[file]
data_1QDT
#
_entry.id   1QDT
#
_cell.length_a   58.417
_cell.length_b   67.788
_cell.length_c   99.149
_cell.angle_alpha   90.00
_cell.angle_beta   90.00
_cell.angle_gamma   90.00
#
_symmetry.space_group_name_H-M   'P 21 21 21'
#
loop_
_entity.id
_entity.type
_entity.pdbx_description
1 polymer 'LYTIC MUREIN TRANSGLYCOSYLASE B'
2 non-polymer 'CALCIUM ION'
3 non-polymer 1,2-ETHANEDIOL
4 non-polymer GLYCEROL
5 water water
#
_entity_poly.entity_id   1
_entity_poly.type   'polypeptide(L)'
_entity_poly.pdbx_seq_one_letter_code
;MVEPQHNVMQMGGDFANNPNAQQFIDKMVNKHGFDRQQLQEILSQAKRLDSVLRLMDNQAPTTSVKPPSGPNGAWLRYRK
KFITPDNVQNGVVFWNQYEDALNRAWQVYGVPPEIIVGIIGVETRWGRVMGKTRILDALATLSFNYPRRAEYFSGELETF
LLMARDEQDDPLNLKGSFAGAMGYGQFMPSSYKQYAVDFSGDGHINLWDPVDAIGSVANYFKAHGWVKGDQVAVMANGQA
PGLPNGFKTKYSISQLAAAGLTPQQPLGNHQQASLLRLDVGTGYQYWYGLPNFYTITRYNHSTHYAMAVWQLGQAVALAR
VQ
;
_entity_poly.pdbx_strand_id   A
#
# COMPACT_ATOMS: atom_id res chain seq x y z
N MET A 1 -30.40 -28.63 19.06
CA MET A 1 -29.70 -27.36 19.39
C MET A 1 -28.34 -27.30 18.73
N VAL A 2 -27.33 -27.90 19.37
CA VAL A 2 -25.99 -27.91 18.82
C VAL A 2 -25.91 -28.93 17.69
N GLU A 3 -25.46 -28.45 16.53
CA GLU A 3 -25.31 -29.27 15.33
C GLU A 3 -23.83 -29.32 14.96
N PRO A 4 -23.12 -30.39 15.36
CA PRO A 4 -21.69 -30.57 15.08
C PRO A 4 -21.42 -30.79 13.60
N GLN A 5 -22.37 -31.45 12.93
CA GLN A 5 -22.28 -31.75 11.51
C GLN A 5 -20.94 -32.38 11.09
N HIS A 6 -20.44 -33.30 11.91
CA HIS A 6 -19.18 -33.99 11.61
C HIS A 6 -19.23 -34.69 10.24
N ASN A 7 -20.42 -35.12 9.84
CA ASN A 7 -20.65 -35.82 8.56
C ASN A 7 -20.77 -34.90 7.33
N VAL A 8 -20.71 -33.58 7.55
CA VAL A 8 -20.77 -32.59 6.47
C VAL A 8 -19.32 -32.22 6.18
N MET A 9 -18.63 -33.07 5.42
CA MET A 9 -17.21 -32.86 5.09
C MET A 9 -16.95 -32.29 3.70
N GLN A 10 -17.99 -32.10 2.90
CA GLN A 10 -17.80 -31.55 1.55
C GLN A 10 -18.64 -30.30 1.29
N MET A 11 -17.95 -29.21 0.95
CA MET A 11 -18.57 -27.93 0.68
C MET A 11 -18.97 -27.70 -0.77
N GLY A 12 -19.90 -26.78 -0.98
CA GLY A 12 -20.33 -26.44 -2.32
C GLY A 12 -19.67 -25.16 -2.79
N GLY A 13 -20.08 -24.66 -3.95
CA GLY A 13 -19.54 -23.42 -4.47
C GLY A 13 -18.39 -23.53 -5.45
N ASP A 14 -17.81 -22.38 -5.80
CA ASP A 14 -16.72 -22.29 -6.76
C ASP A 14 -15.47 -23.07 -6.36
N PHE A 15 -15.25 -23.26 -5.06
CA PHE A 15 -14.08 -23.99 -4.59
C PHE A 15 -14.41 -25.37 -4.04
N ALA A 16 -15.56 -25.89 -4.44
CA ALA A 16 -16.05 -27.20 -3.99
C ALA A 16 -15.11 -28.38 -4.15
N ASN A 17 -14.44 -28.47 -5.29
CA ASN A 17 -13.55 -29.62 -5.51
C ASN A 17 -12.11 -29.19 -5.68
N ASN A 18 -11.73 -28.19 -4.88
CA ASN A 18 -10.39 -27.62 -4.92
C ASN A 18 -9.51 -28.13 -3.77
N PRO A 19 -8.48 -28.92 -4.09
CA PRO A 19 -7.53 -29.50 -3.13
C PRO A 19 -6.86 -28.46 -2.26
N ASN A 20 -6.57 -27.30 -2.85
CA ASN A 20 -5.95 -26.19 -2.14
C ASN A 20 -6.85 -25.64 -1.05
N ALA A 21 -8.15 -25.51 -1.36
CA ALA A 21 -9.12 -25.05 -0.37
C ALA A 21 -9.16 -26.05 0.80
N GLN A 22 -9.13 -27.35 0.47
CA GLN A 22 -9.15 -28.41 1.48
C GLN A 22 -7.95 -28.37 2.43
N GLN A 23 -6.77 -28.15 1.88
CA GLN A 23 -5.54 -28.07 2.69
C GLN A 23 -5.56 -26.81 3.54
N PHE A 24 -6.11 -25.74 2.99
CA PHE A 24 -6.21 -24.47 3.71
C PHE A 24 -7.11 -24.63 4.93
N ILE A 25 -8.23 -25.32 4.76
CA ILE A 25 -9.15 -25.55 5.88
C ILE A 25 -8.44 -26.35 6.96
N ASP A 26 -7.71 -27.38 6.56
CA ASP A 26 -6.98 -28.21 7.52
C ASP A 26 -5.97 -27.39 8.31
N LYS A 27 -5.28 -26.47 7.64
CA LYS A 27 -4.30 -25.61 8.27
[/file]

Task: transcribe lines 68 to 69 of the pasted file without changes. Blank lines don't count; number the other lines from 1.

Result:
C MET A 11 -18.97 -27.70 -0.77
N GLY A 12 -19.90 -26.78 -0.98